Biochemical Society Transactions

Biochemical Society Annual Symposium No. 80

Epigenetic regulation of placental endocrine lineages and complications of pregnancy

Rosalind M. John


A defining feature of mammals is the development in utero of the fetus supported by the constant flow of nutrients from the mother obtained via a specialized organ: the placenta. The placenta is also a major endocrine organ that synthesizes vast quantities of hormones and cytokines to instruct both maternal and fetal physiology. Nearly 20 years ago, David Haig and colleagues proposed that placental hormones were likely targets of the epigenetic process of genomic imprinting in response to the genetic conflicts imposed by in utero development [Haig (1993) Q. Rev. Biol. 68, 495–532]. There are two simple mechanisms through which genomic imprinting could regulate placental hormones. First, imprints could directly switch on or off alleles of specific genes. Secondly, imprinted genes could alter the expression of placental hormones by regulating the development of placental endocrine lineages. In mice, the placental hormones are synthesized in the trophoblast giant cells and spongiotrophoblast cells of the mature placenta. In the present article, I review the functional role of imprinted genes in regulating these endocrine lineages, which lends support to Haig's original hypothesis. I also discuss how imprinting defects in the placenta may adversely affect the health of the fetus and its mother during pregnancy and beyond.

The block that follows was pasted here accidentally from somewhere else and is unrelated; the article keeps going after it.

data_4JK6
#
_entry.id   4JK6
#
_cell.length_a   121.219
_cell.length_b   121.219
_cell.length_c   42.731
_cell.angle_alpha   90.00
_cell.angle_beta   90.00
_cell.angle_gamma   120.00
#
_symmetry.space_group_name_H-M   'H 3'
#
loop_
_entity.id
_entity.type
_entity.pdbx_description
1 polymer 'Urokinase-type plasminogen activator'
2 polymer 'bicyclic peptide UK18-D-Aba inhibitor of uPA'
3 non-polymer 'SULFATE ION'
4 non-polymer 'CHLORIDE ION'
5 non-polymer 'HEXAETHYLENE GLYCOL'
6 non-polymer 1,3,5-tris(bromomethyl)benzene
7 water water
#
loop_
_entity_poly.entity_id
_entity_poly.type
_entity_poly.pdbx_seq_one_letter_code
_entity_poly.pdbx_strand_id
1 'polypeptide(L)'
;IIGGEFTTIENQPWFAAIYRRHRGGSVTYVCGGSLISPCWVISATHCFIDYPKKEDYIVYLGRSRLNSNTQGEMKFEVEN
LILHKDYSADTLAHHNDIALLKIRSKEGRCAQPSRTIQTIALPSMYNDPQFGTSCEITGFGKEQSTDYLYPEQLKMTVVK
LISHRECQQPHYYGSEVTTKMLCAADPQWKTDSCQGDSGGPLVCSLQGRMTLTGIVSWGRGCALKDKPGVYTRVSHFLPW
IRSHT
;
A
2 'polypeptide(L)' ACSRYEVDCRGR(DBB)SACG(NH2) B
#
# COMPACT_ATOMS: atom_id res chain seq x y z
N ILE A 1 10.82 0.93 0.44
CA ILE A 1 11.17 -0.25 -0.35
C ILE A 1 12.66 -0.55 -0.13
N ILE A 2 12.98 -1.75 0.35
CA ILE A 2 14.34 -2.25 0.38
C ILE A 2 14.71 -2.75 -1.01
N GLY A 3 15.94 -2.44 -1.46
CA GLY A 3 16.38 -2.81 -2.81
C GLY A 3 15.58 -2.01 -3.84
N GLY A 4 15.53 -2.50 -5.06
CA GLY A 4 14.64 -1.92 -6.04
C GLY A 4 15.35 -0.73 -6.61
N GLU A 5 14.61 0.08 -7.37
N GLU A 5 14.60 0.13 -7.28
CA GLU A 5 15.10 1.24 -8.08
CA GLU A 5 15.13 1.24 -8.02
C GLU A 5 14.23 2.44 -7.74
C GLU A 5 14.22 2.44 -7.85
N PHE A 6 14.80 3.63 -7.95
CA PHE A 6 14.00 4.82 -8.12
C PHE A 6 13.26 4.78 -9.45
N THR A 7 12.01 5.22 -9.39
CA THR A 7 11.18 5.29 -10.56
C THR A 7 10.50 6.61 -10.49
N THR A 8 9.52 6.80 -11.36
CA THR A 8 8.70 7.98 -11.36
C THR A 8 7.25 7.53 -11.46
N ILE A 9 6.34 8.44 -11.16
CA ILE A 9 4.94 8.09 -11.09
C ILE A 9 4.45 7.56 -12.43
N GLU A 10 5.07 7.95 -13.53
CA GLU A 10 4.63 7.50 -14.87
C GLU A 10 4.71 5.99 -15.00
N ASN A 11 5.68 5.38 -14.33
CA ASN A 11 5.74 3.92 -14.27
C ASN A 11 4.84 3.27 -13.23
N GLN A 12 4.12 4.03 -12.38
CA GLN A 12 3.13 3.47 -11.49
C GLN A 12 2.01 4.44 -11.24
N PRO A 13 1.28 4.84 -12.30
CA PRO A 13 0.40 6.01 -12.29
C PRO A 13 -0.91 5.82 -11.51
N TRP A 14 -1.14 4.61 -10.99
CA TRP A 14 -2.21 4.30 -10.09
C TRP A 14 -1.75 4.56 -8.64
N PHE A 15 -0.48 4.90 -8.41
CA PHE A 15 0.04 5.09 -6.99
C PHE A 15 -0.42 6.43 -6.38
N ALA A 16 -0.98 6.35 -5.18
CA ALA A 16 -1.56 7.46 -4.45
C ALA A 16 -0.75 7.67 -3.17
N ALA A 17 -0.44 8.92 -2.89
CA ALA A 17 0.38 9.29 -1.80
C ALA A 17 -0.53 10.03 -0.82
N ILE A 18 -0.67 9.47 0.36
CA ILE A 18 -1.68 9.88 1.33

• fetal development
  • imprinted gene
  • placenta
  • placental endocrine signalling
  • pregnancy